We can’t continue catching fish the way we’ve always done if we want to ensure there will always be fish to catch. Many initiatives around the world are taking a radically different approach to fish production. We’ve highlighted three.

Text: Jelle Steenbergen | Music: John Butler - Ocean

Thimble Island Ocean Farm is part of a larger community called Greenwave, which aims to perfect the 3D Ocean Farm principle and expand it to realize a food system suitable for a better tomorrow.

Just off the I95 near New Haven, CT lies the Thimble Island Ocean Farm, one of the world’s first and leading 3D ocean farms seeking to create a better, sustainable, green-blue future.

Bren Smith was born in a small fishing village in Canada. He has spent most of his life fishing for tuna, lobster, cod, and king crab. During his time he came to realize that the current commercial fishing system is simply unsustainable. Time for a change.

He devised a system that transforms fishermen into 3D ocean farmers. His vertical, closed loop system produces shellfish, oysters, clams, and most importantly: kelp. By eating kelp we essentially eat what the fish eat, and many of the things that make fish good for us they get from kelp. Why not skip a link in the food chain then?

Thimble Island / Greenwave

Ocean farm

More than the fish, the true heart of the operation is the assembly of high tech filtration devices. The local groundwater is filtered before reaching the fish, the water in which the fish live is filtered to keep it livable, and the wastewater is filtered in order to turn waste into fertilizer. These are all necessary, because without this level of resource efficiency, the entire business would crumble.

Nestled between the wheat fields near Webster City, Iowa, sits the converted pigsty that forms the heart of VeroBlue. Inside, thousands upon thousands of fish struggle against the artificial current. VeroBlue breeds barramundi, a hardy species that looks like salmon and tastes like red snapper. Because of their ability to flourish with little regard for living conditions barramundi make a nearly perfect species to breed.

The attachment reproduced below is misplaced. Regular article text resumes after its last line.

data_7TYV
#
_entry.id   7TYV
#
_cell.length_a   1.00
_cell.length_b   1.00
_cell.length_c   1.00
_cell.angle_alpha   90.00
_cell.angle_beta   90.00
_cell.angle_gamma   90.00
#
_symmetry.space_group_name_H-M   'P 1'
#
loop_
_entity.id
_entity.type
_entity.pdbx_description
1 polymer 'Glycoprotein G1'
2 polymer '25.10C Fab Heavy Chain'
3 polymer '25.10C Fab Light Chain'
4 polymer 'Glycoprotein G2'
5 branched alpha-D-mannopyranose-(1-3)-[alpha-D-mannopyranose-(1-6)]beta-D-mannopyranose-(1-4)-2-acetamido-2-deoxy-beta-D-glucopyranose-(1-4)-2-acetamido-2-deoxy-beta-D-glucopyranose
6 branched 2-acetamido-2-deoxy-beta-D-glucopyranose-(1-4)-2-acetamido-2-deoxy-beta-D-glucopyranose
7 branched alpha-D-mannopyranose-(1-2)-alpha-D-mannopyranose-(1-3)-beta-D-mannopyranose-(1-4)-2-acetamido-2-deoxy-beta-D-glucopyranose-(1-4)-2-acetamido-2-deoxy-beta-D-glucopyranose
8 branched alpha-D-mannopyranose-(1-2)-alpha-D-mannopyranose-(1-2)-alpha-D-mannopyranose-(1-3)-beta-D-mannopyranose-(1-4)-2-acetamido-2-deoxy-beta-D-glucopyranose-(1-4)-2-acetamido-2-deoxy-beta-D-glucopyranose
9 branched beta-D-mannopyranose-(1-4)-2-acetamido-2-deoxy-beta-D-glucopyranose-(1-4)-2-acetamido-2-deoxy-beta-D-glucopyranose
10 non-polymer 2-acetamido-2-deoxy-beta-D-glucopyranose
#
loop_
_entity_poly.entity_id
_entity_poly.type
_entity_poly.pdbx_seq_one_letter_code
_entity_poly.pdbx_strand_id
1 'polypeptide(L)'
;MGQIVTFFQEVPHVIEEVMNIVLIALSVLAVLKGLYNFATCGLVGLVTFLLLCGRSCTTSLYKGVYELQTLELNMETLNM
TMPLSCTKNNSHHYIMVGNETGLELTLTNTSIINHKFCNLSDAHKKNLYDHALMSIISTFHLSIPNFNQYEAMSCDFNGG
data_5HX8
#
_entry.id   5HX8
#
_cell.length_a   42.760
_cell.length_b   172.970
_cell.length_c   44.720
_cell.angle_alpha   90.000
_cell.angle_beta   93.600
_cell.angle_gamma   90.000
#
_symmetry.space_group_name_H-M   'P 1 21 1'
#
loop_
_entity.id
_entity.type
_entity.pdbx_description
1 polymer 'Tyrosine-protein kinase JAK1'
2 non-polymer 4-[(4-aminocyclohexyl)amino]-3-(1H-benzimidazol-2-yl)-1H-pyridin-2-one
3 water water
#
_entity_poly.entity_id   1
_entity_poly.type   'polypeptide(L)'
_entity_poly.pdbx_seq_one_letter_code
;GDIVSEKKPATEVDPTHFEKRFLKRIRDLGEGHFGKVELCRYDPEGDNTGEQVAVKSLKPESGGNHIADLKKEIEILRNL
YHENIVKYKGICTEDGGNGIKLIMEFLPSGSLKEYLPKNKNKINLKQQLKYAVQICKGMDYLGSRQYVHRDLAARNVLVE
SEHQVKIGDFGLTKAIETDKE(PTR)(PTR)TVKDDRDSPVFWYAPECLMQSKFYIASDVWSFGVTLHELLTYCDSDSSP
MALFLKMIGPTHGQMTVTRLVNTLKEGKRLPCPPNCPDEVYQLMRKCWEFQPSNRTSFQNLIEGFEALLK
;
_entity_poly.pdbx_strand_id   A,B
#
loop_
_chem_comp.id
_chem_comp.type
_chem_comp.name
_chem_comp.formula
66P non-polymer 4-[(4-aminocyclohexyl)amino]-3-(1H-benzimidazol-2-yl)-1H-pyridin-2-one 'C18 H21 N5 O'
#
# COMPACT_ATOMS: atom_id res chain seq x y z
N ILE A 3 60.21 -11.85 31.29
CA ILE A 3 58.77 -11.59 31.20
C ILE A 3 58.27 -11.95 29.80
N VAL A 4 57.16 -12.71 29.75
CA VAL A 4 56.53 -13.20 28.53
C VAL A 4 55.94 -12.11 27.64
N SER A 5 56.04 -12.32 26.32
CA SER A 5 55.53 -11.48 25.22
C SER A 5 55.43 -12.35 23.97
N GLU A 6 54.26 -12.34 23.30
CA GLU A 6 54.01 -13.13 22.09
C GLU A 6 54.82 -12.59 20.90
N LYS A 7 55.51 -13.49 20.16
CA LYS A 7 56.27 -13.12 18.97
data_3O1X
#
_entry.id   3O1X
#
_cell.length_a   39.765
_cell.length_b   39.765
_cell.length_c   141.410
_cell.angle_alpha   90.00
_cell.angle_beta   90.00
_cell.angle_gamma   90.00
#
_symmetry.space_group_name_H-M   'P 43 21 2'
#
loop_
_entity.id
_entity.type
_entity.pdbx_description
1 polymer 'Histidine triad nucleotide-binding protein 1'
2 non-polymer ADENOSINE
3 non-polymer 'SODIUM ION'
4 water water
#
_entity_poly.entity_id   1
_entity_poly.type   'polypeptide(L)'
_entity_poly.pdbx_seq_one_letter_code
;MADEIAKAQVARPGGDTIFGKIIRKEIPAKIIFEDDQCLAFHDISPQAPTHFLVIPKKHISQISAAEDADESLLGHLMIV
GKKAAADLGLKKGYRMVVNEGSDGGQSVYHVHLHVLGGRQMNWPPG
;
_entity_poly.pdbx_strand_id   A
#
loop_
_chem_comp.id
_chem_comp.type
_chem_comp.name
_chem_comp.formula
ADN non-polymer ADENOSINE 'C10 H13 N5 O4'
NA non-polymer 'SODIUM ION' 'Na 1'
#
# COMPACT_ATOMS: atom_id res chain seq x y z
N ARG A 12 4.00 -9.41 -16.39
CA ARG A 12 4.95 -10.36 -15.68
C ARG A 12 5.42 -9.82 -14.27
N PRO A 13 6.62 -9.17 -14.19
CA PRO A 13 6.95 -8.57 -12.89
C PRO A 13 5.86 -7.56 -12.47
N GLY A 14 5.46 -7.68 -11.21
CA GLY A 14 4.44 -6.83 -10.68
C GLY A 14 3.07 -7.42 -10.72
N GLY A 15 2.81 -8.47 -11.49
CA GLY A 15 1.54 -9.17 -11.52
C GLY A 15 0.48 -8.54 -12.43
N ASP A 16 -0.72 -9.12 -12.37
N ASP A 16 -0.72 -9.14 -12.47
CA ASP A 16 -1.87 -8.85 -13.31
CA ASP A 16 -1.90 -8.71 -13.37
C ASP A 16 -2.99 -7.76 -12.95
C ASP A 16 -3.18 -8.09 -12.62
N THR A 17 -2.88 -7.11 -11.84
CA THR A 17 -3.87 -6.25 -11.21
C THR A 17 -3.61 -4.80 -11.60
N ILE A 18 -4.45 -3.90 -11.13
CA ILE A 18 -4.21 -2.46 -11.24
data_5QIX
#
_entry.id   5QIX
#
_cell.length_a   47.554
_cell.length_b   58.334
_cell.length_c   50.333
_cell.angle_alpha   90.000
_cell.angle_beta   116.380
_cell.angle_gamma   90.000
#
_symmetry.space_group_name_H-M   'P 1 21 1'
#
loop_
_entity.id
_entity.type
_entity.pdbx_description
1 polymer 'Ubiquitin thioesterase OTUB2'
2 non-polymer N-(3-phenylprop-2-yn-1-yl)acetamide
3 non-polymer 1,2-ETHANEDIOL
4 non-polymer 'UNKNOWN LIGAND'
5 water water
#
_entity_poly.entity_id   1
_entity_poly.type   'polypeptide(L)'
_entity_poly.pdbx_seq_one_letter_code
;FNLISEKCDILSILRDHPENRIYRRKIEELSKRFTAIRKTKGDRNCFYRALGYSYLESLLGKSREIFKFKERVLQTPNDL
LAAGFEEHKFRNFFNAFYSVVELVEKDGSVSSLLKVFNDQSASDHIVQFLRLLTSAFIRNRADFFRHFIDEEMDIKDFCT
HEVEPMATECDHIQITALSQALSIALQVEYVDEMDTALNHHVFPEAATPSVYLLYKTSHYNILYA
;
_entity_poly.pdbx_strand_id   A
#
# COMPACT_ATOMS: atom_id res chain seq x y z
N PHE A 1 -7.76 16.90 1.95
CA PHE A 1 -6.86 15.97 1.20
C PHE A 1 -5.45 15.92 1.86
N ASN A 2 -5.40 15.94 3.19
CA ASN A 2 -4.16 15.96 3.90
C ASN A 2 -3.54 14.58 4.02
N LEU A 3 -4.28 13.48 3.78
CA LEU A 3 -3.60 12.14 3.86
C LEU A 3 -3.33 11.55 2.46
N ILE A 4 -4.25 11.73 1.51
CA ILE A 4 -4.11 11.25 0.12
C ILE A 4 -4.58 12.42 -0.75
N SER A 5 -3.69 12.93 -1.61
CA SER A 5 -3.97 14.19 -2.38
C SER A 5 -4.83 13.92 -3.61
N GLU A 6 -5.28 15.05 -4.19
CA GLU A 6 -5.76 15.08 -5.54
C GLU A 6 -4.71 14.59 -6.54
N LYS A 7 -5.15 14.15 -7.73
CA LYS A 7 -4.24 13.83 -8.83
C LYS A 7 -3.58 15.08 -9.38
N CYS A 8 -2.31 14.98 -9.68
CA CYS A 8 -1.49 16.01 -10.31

Although the costs of running a landlocked fish farm are astronomical, the venture is considerably more profitable than keeping pigs used to be. A kilogram of pork cost the Nelson family an easy 4 kilograms of grain and 4000 liters of water. A kilogram of barramundi, in contrast, only costs them around one kilogram of grain and 50 liters of water. They fetch a better price, too.

Ocean farm

VeroBlue farms

Belgian Pavilion at

Milan Expo 2015

At the world expo in Milan in 2015, Belgium showed the world an ingenious and visually staggering system for sustainable fish production. Small circular fish tanks functioned in concordance with a rotating wheel of crops to create a compact, arresting display, which is not just a creative highlight, but an energy efficient vision of the future as well.

Belgium’s unique system uses up to 80% less energy and water than traditional systems, and the carefully planned design ensures it takes up comparatively little space.

The Milan Expo in 2015 in general was a monumental achievement in the areas of creative, sustainable design, touching on every aspect of our daily lives. Though it’s been several years, many of the initiatives on display continue to be ahead of their time.